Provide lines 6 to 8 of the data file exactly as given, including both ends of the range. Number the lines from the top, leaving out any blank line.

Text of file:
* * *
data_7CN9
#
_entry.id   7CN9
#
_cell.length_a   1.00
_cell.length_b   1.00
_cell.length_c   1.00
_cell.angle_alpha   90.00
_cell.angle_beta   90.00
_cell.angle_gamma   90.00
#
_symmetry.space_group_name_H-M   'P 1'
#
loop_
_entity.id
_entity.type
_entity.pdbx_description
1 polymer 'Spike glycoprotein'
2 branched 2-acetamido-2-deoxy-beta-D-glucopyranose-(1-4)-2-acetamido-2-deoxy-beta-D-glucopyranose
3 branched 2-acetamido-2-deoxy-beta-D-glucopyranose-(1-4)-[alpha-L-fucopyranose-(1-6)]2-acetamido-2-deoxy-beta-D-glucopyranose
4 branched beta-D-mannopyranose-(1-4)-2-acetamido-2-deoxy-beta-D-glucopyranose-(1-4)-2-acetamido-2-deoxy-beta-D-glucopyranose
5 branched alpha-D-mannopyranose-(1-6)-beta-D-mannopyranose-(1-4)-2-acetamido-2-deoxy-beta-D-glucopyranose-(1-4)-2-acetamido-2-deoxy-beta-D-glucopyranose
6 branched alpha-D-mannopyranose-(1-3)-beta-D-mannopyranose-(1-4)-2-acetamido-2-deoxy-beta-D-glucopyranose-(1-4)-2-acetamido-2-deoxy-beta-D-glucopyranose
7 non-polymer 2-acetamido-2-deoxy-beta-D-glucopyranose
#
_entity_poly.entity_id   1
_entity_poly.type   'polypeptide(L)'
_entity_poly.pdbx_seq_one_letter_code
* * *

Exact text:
_cell.length_b   1.00
_cell.length_c   1.00
_cell.angle_alpha   90.00